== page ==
Posts Tagged ‘The Breakfast Club’

Sixteen Candles – Minute Movie Review

Montag, Oktober 4th, 2010


A day before her sister’s wedding, Molly Ringwald’s entire family forgets her sixteenth birthday. And that is not the only trouble she has: the boy she likes doesn’t even know her and she has to fend of the advances of perennial geek Anthony Michael Hall. In short, not one of her better days, but things are definitely looking up in this classic teen comedy from classic teen comedy writer-director John Hughes, his début feature. He hasn’t quite gotten the grip on teen angst he later demonstrated with The Breakfast Club and the film is not nearly as outrageously funny as Ferris Bueller’s Day Off, but it’s a solid first effort that is definitely worth seeing if you’ve ever been a teenager and especially if you were a teenager in suburban America in the 1980s.

Random Observations:

Sixteen Candles at the IMDb

Both Hughes regulars were only fifteen when the film was made, actually fitting the age of their characters.

John Cusack has a small role in this film as another geek – not quite the role he’ll be remembered for.

His sister Joan Cusack is also in this film. And a Beth Ringwald – Molly’s older sister. John Hughes definitely made family films…

Dear God, was Long Duk Dong ever offensive. I always thought political correctness had arisen in the early 80s.

Uncle Buck – Minute Movie Review

Freitag, Dezember 18th, 2009


In this John Hughes film, slacker uncle Buck is sent to watch over a couple’s kids while they are away. While he quickly befriends the two young kids, including perennial child star Macaulay Culkin, the older teenage daughter is just annoyed with him and wants to go her own way. Through comic interludes, they finally connect and Buck also figures out how to deal with his long-term girlfriend and her hope and need for a family of their own. Most of the film is just painful, but Hughes manages to include some funny moments, which are, however, not enough to excuse the broad stereotypical characters the film has – that Hughes is more adept at especially teenage characters, he has proven before with films like The Breakfast Club.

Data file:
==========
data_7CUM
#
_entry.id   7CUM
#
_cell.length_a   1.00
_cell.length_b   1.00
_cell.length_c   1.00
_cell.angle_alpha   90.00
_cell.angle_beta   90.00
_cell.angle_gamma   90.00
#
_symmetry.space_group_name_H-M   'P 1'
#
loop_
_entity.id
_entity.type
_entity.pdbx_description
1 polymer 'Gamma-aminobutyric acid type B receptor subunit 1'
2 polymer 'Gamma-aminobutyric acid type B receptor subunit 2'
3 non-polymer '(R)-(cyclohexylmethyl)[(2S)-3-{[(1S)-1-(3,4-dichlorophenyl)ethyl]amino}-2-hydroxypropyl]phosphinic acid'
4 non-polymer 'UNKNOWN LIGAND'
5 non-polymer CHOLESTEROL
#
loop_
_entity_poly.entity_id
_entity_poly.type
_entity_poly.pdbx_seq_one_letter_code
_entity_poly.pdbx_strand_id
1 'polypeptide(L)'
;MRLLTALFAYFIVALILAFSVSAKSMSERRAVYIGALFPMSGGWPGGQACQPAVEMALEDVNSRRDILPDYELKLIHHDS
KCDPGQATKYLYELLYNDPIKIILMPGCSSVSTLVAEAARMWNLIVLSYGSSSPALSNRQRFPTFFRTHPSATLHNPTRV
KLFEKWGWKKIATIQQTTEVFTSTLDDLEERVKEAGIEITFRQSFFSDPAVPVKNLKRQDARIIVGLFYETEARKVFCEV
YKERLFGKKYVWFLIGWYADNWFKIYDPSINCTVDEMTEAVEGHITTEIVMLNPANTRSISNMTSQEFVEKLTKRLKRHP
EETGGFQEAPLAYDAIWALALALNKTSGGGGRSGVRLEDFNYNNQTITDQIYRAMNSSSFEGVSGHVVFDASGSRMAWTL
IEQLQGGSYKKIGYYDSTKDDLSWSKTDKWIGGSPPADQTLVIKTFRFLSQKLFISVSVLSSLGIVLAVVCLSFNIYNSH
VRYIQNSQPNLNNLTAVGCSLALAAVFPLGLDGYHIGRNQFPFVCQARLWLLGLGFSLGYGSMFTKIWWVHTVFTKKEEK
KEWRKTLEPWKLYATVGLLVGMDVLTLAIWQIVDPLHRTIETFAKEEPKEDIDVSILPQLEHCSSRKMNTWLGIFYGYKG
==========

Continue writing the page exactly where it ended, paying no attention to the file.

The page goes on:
Random Observations:

Uncle Buck at the IMDb

This is the only John Hughes directed film that I didn’t enjoy. But then again, I was eight when I saw Curly Sue

I’m not sure whether it is just because of the horrible 80s hairstyles, but all the people in this film are incredibly ugly.

The Breakfast Club – Minute Movie Review

Dienstag, September 22nd, 2009


One Saturday, five stereotypical high school students have to spend the day in detention. There’s the brain, the jock, the princess, the basket case and the criminal. The film is the story of that day, delving deep into teenage angst and trying very hard to avoid the clichés. In that, it varies between deep drama and light comedy, making for an entertaining and insightful hour and a half. Ultimately, though, despite it’s rigorous and repeated scream for individuality, the characters are nothing but stereotypes, spoiling the message of the film to no small extent.

Random Observations:

The Breakfast Club at the IMDb

I’ve seen the film several times and every time I make the mistake of thinking, “Hey, it’s a John Hughes film, this will be good fun”, only to be horribly reminded just how depressing the film really is.

Emilio Estevez, who plays the sports guy, is the son of Martin Sheen and brother of Charlie Sheen. Did you know that? Of course you did.

Also stars original brat pack members Judd Nelson, Ally Sheedy, Molly Ringwald and Anthony Michael Hall.

John Hughes, we’ll miss you

Freitag, August 7th, 2009

I don’t usually write about anybody’s personal life on here. I have even abstained from mentioning the passing of many beloved actors, directors and screenwriters that were involved in films that mean a lot to me. But the death of John Hughes is just too sad not to mention. The writer-director died yesterday while out for a walk. And despite the fact that it has been 18 years since he directed a film (and 22 since he directed a good film) and that I didn’t really enjoy his later efforts as a sole screenwriter, I feel as if I have lost a friend, albeit one I hadn’t seen in a long time. So people, go and grief with me. Take out your copy of Ferris Bueller’s Day Off (I know you have one!), The Breakfast Club or whichever film of his you personally like best and mourn not just the loss of a great director, but of your youth as well.